External webpage
The old gods served a purpose, they were humanities attempt to answer the most fundamental and deepest human questions, answers which were inspired by reflecting upon the Creator's work and, in many ways, prepared the ground for the Incarnation. They were, if you like, an artist's impression of what was yet to be fully revealed in Christ.

---

By the way, I do like your thoughts in the OP (to a degree!) it is a thoughtful consideration and one which leads me to suggest you might enjoy Terry Pratchett's "Small Gods" a book which presents exactly what you suggest. You might almost feel sorry for the small gods who were once great but which, starved of belief, are reduced to merely faint voices on the breeze ceaslessly searching for a soul to believe in them and restore some of their power.



posted on Oct, 16 2008 @ 11:08 AM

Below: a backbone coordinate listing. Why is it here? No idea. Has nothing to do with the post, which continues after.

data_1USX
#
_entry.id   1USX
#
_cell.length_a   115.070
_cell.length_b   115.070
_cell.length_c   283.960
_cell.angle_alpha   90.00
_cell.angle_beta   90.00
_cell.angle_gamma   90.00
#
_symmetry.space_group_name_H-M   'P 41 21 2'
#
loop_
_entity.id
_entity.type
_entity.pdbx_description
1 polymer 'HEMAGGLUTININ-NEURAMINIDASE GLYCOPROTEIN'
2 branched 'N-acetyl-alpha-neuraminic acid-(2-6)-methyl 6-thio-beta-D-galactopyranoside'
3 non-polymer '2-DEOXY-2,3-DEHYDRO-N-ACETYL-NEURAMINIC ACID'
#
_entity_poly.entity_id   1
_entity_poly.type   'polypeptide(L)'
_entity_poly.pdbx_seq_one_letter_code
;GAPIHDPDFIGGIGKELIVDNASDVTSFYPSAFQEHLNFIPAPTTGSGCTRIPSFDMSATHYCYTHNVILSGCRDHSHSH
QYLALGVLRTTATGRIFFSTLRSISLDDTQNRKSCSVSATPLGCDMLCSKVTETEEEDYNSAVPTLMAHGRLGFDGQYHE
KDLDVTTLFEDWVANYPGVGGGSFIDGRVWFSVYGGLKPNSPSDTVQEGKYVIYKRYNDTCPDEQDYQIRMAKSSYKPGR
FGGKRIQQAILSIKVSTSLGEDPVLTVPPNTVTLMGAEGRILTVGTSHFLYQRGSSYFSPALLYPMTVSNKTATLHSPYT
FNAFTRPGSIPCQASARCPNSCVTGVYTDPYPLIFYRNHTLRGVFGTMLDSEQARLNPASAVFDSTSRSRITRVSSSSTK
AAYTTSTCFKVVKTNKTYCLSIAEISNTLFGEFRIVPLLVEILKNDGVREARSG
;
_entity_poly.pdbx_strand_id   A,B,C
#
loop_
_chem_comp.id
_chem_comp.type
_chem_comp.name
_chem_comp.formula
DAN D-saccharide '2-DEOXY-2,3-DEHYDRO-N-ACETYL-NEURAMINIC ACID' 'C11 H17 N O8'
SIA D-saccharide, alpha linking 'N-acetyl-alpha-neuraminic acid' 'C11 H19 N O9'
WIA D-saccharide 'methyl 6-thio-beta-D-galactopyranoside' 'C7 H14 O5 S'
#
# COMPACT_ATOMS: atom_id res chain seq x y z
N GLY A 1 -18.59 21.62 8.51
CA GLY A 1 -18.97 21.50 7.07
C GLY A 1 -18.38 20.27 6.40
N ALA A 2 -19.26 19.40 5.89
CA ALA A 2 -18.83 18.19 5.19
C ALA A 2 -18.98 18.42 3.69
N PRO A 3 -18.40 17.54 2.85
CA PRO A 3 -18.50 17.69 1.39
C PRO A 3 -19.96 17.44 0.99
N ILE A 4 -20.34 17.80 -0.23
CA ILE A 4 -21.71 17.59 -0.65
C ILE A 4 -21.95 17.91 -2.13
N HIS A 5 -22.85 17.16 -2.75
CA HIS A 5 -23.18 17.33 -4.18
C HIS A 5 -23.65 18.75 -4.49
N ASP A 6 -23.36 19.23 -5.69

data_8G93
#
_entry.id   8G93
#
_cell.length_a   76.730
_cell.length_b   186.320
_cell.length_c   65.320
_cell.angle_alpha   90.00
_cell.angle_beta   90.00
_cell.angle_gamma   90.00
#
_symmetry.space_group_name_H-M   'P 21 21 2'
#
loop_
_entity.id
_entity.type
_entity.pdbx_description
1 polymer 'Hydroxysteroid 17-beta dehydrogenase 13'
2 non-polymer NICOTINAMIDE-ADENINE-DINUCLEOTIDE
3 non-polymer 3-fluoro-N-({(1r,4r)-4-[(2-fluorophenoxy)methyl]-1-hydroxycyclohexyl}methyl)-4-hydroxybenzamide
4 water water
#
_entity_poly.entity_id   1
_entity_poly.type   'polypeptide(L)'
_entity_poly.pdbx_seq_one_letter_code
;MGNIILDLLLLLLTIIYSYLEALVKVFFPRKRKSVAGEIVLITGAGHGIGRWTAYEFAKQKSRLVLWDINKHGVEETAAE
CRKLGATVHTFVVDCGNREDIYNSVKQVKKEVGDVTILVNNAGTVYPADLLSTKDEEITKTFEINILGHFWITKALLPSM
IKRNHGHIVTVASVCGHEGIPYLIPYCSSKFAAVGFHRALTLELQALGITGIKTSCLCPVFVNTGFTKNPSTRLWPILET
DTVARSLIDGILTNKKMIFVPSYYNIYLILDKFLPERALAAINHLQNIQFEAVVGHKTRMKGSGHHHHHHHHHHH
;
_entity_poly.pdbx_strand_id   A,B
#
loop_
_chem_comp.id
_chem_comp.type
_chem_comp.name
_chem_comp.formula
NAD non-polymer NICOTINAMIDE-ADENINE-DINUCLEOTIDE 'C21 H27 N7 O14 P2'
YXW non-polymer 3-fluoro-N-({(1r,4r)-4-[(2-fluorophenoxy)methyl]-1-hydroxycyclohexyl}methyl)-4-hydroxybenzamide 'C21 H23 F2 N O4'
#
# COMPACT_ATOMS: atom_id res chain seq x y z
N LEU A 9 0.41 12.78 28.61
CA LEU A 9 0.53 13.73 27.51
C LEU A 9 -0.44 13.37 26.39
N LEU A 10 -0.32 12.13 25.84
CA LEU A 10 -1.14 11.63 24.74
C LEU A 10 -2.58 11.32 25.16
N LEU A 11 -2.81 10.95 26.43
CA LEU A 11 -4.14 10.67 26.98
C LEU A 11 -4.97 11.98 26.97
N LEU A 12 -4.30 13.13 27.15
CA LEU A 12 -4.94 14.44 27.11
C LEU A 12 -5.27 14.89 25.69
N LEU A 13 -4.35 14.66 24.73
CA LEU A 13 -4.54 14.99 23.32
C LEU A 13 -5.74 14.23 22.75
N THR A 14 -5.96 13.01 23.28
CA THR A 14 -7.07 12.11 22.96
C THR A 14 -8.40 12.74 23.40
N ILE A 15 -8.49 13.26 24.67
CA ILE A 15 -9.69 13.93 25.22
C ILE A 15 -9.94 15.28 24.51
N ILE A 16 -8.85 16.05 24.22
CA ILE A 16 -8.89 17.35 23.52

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Originally posted by PinealGlandThoth
I was only trying to point out the fact that many people desire something more from the world, as if deep down they don't feel satisfied and have the desire to create a deity or all powerful being to explain it all.


Because a lack of knowledge makes us feel vulnerable. So we seek to know the answers even if that means tricking our minds into believing them.


Originally posted by PinealGlandThoth
Christianity supports all science.


Except for that which doesn't support their beliefs.
Evolution.
Our world being billions of years old.



Originally posted by PinealGlandThoth
Here are some religous scientist to mull over, think about their area of study.